No single person’s brilliance will lead the labor movement out of our current predicament — nor should it. I do not have the answer for how to organize megacorporations; this essay will not conclude with a ten-point plan to ignite a mass workers movement. Instead, this is an attempt to think out loud and to invite others to think with me. Every successful campaign I have been part of has worked this way: someone proposes one tactic, someone else builds on it. Another person sees the connection between the two tactics and proposes a tweak to the strategy, and a fourth sharpens the strategy further. 

I’ve been an organizer for almost thirty years — with UNITE (now UNITE HERE), Justice for Janitors with SEIU, the Restaurant Opportunities Center (ROC), and, most recently, Power Switch Action, formerly Partnership for Working Families. In each of these roles, I’ve found that generative discussion and hard questions have helped move us forward. 

When the first union drive at an Amazon warehouse in Bessemer, Alabama, fell short last year, it sparked a flood of opinion pieces. Some argued about organizing tactics; others focused on the problems with current labor law. These are worthwhile perspectives, and they also illustrate a challenge our movement faces. When we focus on just the mechanics of our craft or the regulations governing it, we can lose sight of the fact that workplace organizing must be part of a larger fight to win societal power for working people.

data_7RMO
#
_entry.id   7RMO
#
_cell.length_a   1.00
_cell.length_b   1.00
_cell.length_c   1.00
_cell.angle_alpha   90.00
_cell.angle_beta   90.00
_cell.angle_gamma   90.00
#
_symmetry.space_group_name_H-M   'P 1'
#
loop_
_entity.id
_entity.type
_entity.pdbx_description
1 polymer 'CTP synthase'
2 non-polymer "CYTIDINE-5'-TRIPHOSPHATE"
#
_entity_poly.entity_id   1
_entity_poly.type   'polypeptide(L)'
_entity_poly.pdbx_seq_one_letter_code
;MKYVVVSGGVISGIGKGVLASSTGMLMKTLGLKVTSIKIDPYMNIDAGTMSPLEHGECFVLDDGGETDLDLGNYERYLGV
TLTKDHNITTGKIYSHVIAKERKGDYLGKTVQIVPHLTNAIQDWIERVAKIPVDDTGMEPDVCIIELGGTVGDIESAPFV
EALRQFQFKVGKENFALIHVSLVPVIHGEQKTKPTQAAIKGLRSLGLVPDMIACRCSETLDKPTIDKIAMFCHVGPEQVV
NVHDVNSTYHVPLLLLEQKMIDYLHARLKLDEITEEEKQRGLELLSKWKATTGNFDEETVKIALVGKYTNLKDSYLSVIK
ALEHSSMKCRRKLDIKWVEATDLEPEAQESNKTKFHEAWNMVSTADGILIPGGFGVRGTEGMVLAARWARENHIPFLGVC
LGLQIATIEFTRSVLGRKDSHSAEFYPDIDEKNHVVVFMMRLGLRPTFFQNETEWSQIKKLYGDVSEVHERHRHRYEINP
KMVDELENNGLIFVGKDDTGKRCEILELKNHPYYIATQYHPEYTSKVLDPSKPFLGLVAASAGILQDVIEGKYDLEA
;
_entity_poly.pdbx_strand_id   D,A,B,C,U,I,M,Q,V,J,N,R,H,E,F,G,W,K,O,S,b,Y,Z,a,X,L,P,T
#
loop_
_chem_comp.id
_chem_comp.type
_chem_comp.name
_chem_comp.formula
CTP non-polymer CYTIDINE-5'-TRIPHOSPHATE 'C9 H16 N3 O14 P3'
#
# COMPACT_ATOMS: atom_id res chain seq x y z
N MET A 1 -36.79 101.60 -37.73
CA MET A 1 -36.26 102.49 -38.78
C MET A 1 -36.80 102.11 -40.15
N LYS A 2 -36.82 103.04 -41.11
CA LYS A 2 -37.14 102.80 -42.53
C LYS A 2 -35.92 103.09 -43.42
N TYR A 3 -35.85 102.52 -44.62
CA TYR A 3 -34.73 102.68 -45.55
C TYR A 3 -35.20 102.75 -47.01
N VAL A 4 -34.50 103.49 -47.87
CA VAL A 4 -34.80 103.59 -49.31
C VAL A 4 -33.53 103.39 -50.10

We are not going to reconstruct the labor power of the postwar period by just “gutting it out” in organizing battles, whether shop by shop or across entire sectors at a time. Even if we could somehow restore the union density of that era, the right has grown more sophisticated in exploiting race, the financialization of our economy, and the weaknesses of our political system to maintain its grasp on power. 

Indeed, our opponents have a clear political project and strategy. The alliance between certain corporate executives and right-wing political players is focused on reasserting the inherent goodness and superiority of white Christian identity, tied to the “freedom” inherent in a hyper-extractive market economy. This alliance deploys a number of strategies to achieve its ends: